Canadian medical journals lead way in drug ads, study finds

January 14, 2014, University of Alberta

(Medical Xpress)—Canadian medical journals feature five times more pharmaceutical ads than journals in the United States and Britain, according to a new study involving a Rhodes Scholar from the University of Alberta.

Peter Gill, a at the U of A, was a co-author of the article with an international team of researchers while attending Oxford University on his Rhodes Scholarship. The team monitored print editions of six general medical journals between 2007 and 2012. They concluded that, although the drug advertisements generate little revenue for the journals, they may potentially influence readers and undermine the publication's credibility.

"Pharmaceutical may influence prescribing behaviour by providing physicians with information about a medication or device that affects the choice of medication used for patient care," said Gill.

"For example, if a physician is planning on starting a patient on a class of medications where each medication in the class works similarly, they decide to use the one they recently saw an ad for in a journal that suggested it was more effective than the competitor."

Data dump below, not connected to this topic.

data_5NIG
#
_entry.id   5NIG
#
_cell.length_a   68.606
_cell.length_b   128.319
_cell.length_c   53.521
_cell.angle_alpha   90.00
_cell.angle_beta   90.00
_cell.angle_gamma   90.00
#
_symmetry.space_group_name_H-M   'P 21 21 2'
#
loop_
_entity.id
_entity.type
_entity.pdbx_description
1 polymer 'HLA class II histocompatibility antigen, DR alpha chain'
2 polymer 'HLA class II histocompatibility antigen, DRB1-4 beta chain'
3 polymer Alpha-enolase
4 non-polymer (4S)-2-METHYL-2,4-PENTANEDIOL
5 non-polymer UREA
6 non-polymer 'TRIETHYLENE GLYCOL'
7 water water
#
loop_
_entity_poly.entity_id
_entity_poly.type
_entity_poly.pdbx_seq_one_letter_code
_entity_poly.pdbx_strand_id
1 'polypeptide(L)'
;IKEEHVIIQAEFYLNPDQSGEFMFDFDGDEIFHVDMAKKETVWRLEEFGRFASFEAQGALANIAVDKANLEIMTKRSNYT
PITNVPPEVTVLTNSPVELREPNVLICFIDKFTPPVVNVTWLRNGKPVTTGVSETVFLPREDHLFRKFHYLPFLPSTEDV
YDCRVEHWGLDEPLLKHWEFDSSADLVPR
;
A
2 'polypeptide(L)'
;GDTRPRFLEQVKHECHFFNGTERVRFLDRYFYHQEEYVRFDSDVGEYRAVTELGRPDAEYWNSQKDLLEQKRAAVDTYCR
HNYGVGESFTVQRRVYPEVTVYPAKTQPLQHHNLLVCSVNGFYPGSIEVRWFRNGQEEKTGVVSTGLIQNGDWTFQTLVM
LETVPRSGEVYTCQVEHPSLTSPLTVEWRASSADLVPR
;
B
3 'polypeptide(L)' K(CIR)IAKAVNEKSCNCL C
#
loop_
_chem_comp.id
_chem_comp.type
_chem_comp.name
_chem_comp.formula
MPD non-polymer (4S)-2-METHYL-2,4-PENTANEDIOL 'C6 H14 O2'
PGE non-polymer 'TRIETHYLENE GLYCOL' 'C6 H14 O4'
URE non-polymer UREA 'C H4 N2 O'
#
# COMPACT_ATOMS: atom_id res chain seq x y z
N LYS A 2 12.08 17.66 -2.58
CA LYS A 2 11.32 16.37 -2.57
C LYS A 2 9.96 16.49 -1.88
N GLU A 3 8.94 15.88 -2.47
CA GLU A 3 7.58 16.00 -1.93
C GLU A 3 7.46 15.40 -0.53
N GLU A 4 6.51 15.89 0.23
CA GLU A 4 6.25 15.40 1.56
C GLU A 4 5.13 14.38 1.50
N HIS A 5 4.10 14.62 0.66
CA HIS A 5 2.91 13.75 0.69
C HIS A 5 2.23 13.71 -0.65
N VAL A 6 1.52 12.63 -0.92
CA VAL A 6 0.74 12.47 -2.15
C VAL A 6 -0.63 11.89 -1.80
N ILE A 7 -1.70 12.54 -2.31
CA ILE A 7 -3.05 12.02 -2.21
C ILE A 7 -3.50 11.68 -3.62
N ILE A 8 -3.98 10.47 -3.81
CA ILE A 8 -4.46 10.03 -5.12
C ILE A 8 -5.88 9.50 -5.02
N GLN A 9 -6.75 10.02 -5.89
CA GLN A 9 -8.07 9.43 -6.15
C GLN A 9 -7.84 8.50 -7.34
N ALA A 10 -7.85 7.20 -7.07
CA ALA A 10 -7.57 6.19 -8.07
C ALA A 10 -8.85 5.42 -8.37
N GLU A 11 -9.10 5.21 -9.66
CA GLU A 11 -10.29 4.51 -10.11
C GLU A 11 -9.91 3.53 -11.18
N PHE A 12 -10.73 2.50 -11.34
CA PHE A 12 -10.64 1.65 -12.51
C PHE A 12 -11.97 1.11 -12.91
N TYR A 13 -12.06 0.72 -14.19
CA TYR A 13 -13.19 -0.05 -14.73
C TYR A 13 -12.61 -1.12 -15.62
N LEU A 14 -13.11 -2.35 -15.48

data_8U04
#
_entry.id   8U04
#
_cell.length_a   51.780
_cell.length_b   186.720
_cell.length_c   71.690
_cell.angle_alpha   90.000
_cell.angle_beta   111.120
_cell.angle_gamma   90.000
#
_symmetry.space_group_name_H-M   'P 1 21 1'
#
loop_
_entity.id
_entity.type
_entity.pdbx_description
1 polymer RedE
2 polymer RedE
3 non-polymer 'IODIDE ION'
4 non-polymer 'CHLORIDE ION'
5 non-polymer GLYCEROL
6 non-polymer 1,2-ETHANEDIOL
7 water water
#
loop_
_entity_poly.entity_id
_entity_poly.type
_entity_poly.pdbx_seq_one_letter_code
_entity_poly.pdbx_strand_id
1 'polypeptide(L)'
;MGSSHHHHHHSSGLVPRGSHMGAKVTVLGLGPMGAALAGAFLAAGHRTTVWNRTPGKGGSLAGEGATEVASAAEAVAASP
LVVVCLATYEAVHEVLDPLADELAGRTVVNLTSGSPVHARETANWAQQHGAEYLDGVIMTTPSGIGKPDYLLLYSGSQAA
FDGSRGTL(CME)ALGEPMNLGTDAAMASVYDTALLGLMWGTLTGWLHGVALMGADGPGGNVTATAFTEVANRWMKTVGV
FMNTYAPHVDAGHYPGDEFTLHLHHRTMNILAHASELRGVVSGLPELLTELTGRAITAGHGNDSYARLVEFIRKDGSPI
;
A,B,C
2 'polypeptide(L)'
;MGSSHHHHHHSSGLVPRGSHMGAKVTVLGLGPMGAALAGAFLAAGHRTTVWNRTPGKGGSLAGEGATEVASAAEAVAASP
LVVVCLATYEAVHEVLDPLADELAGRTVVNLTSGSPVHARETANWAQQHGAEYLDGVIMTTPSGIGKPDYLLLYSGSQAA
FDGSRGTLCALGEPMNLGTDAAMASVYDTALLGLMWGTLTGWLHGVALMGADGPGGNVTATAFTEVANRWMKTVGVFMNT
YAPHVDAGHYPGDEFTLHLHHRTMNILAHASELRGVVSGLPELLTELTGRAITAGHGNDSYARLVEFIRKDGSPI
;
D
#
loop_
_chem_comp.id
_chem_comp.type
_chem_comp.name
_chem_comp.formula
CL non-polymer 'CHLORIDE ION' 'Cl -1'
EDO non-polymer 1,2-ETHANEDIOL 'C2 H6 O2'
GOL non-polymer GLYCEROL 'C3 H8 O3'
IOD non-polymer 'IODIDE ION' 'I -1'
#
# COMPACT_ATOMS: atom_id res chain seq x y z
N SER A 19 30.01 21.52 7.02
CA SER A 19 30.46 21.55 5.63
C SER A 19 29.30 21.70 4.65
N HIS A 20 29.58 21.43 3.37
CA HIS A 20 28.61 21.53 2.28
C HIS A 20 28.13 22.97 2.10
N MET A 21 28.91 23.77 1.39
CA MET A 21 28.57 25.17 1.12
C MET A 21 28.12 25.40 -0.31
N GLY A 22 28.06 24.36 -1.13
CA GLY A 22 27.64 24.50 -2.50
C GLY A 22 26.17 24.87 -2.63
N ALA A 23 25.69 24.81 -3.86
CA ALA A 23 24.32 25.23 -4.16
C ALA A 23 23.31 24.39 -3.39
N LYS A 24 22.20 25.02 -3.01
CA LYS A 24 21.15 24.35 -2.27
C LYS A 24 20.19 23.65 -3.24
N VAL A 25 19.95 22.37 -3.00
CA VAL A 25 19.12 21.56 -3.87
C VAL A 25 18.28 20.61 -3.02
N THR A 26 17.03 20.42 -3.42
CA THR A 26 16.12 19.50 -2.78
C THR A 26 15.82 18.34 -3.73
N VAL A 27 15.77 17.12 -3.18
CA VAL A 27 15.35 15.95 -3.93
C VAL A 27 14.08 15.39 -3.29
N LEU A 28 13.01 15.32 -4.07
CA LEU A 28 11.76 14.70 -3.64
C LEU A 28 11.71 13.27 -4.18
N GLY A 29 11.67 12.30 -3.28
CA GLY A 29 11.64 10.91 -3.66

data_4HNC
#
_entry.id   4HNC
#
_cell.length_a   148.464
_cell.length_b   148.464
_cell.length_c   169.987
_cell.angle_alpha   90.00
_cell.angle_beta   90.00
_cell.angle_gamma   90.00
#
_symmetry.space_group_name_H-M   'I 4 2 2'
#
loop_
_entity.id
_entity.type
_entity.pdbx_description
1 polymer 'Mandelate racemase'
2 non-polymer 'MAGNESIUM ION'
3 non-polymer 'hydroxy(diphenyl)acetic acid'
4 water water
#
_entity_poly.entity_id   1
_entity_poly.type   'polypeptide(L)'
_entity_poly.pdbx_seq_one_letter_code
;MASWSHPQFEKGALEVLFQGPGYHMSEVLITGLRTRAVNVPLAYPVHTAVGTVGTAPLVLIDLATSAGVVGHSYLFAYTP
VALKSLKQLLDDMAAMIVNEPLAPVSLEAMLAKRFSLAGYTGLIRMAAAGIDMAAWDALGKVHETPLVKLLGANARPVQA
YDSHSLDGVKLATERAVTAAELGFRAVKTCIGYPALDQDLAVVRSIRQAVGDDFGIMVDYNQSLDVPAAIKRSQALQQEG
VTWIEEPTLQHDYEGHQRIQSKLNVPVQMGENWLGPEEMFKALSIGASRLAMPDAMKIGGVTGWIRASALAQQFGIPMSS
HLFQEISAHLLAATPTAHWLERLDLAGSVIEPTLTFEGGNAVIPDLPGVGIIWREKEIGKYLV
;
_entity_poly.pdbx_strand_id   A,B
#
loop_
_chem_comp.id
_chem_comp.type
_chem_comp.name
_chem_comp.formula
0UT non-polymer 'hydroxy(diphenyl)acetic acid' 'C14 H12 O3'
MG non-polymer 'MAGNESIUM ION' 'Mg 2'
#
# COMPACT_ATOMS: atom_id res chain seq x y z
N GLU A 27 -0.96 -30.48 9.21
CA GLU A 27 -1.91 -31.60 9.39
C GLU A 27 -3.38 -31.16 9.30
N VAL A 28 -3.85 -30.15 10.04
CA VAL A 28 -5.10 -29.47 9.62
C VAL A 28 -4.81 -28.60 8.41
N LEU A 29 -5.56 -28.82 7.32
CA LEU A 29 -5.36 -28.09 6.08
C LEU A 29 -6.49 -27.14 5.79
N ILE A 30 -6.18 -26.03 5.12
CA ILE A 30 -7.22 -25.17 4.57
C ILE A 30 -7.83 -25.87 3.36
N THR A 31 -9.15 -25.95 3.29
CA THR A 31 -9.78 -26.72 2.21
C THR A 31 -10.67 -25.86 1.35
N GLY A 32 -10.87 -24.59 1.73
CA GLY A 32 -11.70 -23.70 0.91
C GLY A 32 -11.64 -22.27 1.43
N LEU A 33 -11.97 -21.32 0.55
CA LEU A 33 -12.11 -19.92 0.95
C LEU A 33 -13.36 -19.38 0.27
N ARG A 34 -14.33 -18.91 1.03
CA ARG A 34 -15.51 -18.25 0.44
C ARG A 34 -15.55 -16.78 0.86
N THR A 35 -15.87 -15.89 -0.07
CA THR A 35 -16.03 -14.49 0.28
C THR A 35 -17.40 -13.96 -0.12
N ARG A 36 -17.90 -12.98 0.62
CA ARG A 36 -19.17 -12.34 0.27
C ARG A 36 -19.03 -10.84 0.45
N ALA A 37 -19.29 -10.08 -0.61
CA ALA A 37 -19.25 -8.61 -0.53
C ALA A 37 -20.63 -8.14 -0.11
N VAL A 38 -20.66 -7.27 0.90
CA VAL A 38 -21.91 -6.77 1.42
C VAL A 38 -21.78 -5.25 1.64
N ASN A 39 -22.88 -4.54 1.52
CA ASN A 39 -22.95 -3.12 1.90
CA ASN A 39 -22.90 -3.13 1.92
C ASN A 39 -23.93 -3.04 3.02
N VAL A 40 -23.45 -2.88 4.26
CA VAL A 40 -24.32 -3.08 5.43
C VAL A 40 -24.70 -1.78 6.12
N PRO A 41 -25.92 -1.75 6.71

The study showed that some issues of Canadian Family Physician contained more drug ads than edited content. The researchers suggest could eliminate the advertisements altogether by modestly increasing subscription rates.

"Studies cited in our paper suggest that up to one-third of contain misleading information," stated Gill. "Therefore, removing these from journals would reduce the potential for misleading information."

However, he said it's difficult to speculate how removing the ads could have an impact on the Canadian health-care system or on future prescribing behaviour.

The research team examined journals with the highest readerships: the Canadian Medical Association Journal, Canadian Family Physician, the Journal of the American Medical Association, The Lancet, the British Medical Journal and the New England Journal of Medicine.

Explore further: TV drug ads: The whole truth?

More information: Gettings J, O'Neill B, Chokshi DA, Colbert JA, Gill P, et al. (2014) Differences in the Volume of Pharmaceutical Advertisements between Print General Medical Journals. PLoS ONE 9(1): e84790. DOI: 10.1371/journal.pone.0084790

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